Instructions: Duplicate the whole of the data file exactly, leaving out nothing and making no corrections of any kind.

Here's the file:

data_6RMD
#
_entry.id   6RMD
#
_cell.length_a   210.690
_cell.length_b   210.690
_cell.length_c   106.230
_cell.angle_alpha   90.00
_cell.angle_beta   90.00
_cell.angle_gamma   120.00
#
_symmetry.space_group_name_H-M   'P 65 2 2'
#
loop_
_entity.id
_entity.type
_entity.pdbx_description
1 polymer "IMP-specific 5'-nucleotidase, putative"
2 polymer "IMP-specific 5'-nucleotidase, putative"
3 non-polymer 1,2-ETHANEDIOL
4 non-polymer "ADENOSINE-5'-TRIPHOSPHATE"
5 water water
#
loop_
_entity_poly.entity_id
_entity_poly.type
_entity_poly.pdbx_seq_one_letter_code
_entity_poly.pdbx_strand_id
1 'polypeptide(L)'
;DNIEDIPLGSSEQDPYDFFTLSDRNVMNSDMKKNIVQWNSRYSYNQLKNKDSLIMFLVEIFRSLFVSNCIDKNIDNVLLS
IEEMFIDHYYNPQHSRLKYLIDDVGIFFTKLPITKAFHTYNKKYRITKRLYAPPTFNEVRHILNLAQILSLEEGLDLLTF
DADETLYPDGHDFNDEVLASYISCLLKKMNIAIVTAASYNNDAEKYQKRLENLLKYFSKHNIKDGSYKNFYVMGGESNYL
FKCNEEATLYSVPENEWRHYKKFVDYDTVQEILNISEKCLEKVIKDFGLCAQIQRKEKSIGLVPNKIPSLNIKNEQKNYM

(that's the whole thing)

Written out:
data_6RMD
#
_entry.id   6RMD
#
_cell.length_a   210.690
_cell.length_b   210.690
_cell.length_c   106.230
_cell.angle_alpha   90.00
_cell.angle_beta   90.00
_cell.angle_gamma   120.00
#
_symmetry.space_group_name_H-M   'P 65 2 2'
#
loop_
_entity.id
_entity.type
_entity.pdbx_description
1 polymer "IMP-specific 5'-nucleotidase, putative"
2 polymer "IMP-specific 5'-nucleotidase, putative"
3 non-polymer 1,2-ETHANEDIOL
4 non-polymer "ADENOSINE-5'-TRIPHOSPHATE"
5 water water
#
loop_
_entity_poly.entity_id
_entity_poly.type
_entity_poly.pdbx_seq_one_letter_code
_entity_poly.pdbx_strand_id
1 'polypeptide(L)'
;DNIEDIPLGSSEQDPYDFFTLSDRNVMNSDMKKNIVQWNSRYSYNQLKNKDSLIMFLVEIFRSLFVSNCIDKNIDNVLLS
IEEMFIDHYYNPQHSRLKYLIDDVGIFFTKLPITKAFHTYNKKYRITKRLYAPPTFNEVRHILNLAQILSLEEGLDLLTF
DADETLYPDGHDFNDEVLASYISCLLKKMNIAIVTAASYNNDAEKYQKRLENLLKYFSKHNIKDGSYKNFYVMGGESNYL
FKCNEEATLYSVPENEWRHYKKFVDYDTVQEILNISEKCLEKVIKDFGLCAQIQRKEKSIGLVPNKIPSLNIKNEQKNYM